However, the Convention has also removed the right given to diocesan bishops at General Convention 2015 to grant or withhold permission for the use of the rites of same-sex marriage in their dioceses (whose reauthorization of the same sex rites I voted against).  This new state of affairs goes into effect on the first Sunday of Advent, December 2. I should hasten to add that the Convention reaffirmed both the honoring of conscience of clergy who cannot preside at a same sex marriage, as well as the canonical right of a rector to have control over the liturgical life within his or her church building. 

I have instructed and informed the clergy to continue in both the traditional teaching of the church catholic and the inherited practice of marriage, so as to remain in full solidarity with my teaching and ministry as bishop.  Their relationship to me is special, since they have taken a vow to obey their bishop.

I am, however, no longer able to stop parishes, who wish to, from using these rites. We are, and will remain, a part of our national Church, which has made this decision, so we must find a way to live within its bounds. Now the rites mentioned in Resolution B012 are for trial use, so they are to be used "under the direction of the bishop." According to the resolution, the rector is the one who may request access, but he or she should consult with me about the process most appropriate for his or her parish. I do think that vestry concurrence with the rector's request is a wise step.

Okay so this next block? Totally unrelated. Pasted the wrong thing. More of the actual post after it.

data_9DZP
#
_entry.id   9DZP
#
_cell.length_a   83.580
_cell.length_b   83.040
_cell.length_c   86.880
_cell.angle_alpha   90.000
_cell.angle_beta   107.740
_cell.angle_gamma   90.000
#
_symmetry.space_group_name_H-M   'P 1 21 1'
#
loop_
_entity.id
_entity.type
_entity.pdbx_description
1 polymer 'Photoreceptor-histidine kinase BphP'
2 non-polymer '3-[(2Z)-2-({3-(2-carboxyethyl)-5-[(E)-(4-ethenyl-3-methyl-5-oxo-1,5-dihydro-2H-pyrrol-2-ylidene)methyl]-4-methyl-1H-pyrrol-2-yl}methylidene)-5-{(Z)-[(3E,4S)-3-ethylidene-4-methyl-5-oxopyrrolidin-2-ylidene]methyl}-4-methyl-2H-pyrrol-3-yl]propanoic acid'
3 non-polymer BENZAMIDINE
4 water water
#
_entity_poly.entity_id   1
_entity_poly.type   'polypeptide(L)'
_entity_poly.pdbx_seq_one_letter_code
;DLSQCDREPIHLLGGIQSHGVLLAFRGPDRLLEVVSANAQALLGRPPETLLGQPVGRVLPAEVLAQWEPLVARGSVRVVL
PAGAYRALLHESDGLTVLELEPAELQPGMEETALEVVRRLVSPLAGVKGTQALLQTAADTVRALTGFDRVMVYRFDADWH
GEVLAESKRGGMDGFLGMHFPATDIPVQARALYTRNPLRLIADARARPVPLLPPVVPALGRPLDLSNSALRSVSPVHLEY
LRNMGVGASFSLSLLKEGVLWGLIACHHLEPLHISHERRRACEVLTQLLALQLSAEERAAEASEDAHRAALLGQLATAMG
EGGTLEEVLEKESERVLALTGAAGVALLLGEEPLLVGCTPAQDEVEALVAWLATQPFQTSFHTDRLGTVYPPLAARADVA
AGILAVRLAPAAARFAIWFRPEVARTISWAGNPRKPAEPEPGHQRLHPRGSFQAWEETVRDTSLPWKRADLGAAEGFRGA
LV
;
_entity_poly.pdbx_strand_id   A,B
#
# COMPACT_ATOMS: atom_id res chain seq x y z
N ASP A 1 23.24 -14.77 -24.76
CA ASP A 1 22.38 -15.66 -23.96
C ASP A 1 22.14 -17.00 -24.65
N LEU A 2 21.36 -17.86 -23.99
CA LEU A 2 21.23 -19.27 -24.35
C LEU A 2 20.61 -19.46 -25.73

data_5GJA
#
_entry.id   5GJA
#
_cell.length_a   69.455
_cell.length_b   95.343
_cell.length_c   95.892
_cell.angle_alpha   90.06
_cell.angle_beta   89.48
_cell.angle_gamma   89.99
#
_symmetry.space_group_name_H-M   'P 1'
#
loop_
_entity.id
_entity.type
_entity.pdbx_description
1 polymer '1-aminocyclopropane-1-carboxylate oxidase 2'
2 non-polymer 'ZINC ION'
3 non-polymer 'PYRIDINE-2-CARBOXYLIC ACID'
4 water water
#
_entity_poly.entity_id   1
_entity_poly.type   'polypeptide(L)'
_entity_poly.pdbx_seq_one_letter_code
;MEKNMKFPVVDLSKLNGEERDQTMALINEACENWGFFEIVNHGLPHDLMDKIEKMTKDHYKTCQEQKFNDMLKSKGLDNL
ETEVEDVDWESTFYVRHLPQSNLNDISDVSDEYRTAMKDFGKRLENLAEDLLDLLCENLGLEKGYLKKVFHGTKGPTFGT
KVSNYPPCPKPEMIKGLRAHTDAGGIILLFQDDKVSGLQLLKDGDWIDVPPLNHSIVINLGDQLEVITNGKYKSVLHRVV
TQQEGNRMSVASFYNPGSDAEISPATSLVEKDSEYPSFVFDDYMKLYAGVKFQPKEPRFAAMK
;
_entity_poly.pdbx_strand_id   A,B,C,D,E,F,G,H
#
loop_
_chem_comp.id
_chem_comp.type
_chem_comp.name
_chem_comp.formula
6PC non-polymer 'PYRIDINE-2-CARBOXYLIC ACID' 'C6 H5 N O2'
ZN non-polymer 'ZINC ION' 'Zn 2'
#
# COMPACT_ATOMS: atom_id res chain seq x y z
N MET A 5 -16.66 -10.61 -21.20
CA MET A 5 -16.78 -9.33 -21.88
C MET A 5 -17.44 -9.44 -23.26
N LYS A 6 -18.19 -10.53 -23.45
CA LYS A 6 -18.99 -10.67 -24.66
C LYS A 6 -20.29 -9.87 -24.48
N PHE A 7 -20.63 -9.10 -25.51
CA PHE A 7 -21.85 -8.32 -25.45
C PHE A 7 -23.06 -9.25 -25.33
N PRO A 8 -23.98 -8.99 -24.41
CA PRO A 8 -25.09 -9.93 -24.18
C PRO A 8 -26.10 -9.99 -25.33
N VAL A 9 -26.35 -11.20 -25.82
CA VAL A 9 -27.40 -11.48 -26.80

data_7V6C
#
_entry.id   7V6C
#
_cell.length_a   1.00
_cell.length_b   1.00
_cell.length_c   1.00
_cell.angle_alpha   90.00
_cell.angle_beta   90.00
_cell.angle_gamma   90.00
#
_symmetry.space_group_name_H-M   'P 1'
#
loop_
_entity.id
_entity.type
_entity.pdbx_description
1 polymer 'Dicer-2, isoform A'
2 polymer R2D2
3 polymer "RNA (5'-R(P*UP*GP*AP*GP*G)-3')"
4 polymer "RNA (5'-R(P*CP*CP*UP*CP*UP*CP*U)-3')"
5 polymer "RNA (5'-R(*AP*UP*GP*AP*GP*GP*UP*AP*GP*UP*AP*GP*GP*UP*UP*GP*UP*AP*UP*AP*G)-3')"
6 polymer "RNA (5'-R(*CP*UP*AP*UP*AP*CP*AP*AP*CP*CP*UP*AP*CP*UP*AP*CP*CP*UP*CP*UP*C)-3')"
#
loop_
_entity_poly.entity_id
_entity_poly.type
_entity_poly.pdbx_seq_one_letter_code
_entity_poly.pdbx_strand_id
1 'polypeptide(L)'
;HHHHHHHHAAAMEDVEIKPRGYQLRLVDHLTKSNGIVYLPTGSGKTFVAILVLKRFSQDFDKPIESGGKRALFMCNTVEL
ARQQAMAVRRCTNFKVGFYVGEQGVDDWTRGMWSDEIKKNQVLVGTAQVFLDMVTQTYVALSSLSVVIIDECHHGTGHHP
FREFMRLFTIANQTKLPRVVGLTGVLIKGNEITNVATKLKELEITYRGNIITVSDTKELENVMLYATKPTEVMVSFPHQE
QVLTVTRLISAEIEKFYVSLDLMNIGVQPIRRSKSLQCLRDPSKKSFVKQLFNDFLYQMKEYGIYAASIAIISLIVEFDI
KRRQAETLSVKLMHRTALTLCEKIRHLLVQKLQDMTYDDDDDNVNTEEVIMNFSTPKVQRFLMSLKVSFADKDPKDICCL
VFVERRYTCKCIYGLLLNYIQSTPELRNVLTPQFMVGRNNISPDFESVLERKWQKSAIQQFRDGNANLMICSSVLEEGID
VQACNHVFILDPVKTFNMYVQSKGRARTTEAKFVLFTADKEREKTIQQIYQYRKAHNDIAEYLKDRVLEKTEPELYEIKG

Rectors wishing to receive access to these rites by the first Sunday of Advent, when the resolution goes into effect, will need to contact me by August 15. Obviously, rectors could make this request at any time subsequently.